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Over and Out

How do I get my confidence back

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Over and Out

For me, one effect of being emotionally abused and constantly put down is that I have very little self confidence.

I second guess everything I do.  I assume other people will think the worst of me (eg that I am useless at work, that I am unpleasant, that I have bad motives, etc).  I assume people will think I am lying, even though I am almost painfully truthful (too many years of being accused of lying or making things up and too many times finding out X told lies to people about what I said, did or meant, so they did not believe me).

I am working with a therapist, but: how do you ever get back your confidence?

How do you ever get to a point where you can trust others to like you, believe you or think you are competent or decent?

How do you stop second guessing yourself?

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Melinoe

How long were you around the abuser for, and how long have you been away from them? It takes time and lots and lots of self care. I'm slowwwwly getting my confidence back after 5 months of No contact after ending a relatively short relationship with an abuser. It comes in spurts.  

Literally do anything that makes you feel good, and do a lot of it. If it's something you feel good AT, that gives you a sense of satisfaction or pride, even better. And this can be anything, anything at all. Maybe you are really good at drinking delicious smoothies, or watching Netflix, or sitting in a hot bath. It's all amazing, keep doing it and keep enjoying it. Really revel in it.

Gather your strongest, most patient supporters around you and go to them when you need a reality check when all those abusive lies about yourself start swirling in your head and seem so plausible. I can't tell you how many times I've sat with my mom or my friend or my therapist and asked them "....ok, but what if I actually am the horrible person he said I am, but I'm just too stupid and selfish to realize it?" And then they will be a touchstone of reality reminding me of the truth about myself, and give me a bit of strength to at least reject his claims even if I'm not yet able to replace it with some confident beliefs about myself. 

Seek out and absorb all the good stuff you possibly can. All the reassurance, all the delight, all the soothing, all the calm, all the logic, all the encouragement you can grab, gobble it all up. You deserve to feel better and refill that well of self-love and esteem that being around the abuser depleted. It might not seem like this will affect your confidence, but slowly, it will. You're re-learning that it feels good to feel good, and that you are doing this for yourself, because you have value and the power to choose stuff - a new or long-forgotten sensation.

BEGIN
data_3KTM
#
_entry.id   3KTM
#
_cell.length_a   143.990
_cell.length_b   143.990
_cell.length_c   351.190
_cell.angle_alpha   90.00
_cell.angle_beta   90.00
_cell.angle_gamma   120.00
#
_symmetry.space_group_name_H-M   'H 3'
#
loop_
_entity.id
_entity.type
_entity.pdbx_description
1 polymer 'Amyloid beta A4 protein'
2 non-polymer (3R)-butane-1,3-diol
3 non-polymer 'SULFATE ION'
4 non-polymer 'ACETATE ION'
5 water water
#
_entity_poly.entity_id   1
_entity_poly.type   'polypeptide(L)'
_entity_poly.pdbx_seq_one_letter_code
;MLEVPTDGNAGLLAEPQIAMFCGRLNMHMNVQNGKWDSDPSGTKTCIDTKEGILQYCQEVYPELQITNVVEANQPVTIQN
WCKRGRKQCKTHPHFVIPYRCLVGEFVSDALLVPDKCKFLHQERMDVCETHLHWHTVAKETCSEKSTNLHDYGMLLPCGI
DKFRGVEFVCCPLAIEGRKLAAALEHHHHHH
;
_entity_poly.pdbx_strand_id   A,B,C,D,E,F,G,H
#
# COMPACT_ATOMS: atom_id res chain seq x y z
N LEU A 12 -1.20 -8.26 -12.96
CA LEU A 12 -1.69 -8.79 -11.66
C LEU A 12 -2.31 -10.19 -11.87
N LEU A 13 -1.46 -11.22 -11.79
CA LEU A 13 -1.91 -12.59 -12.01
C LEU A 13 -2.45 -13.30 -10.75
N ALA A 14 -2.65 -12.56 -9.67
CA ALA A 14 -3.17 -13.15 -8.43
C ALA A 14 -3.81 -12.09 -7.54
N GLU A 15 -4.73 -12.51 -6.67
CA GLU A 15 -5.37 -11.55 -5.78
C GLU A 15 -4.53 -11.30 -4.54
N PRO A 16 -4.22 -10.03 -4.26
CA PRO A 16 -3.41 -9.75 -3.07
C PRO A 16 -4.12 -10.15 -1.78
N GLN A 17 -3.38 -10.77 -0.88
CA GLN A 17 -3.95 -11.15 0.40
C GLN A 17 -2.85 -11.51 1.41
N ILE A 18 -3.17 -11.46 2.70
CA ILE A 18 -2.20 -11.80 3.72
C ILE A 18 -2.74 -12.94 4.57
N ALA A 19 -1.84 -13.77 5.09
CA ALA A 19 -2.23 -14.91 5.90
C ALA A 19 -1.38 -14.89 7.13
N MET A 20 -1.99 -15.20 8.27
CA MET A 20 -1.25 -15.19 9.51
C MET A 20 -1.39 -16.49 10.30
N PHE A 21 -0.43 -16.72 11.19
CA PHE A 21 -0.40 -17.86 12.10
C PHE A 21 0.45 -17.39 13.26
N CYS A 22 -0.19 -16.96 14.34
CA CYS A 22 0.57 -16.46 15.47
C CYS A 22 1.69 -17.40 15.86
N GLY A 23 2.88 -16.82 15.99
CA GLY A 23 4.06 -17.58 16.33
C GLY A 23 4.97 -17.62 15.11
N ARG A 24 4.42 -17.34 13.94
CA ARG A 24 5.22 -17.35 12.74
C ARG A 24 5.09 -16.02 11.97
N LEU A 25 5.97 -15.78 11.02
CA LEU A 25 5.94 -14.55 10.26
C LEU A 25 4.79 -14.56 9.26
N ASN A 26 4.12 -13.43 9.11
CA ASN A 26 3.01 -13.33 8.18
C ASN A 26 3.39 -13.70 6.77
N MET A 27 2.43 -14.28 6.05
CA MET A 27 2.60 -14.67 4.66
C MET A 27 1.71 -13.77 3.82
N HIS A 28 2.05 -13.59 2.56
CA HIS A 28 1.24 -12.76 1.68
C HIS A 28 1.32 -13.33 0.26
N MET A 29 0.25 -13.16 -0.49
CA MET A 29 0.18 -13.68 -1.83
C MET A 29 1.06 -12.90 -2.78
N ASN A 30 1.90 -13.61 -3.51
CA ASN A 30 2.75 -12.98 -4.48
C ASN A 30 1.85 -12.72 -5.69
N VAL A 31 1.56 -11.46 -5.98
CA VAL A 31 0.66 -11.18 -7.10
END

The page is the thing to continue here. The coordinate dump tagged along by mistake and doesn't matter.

You are returning the focus of power onto yourself. Bit by bit, that grasping fear of "what if they think I'm no good, what if they don't like me?" and how scary-important that seems will shift into a more you-centered focus. What "they" think will become less and less prominent as you practice shifting your focus back onto yourself and how YOU feel and what YOU are doing and YOUR ideas about yourself.

Living with abuse meant training yourself to focus constantly on someone else, centering your reality on how they felt and acted, totally ignoring and dismissing yourself. Now you are able to pull that outward focus back inside where it belongs. It will take time, but you will get there. We all will :) 

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Quaddie

I think the beginning of this, a good thing to do is "self-talk." I'm not good at explaining but there are a lot of resources out there. (I bought a book but I never read it so I don't know if I can recommended it, lol, but it's called something like "What to Say When You Talk To Yourself.")

First you have to make a list of a few - not more than 3 or 5, I think is best, "affirmations" or short sentences that are the opposite of what you fear you are. I posted them by my computer at home. Read them out loud to yourself several times a day, even if it feels stupid.

Then, you have to start noticing when you are thinking the derogatory thoughts about yourself. Notice it and try to reframe it in your head as if someone else said it to you. Then, act as your own "mom" (or other supportive person who would "go to bat" for you) - still in your head - and tell the "someone else" that they are full of sh!t and that you are (kind, intelligent, whatever the appropriate positive phrase would be). So basically, you turn the "negative voice" in your head into something that's not you - and answer it FROM you, with a contradiction.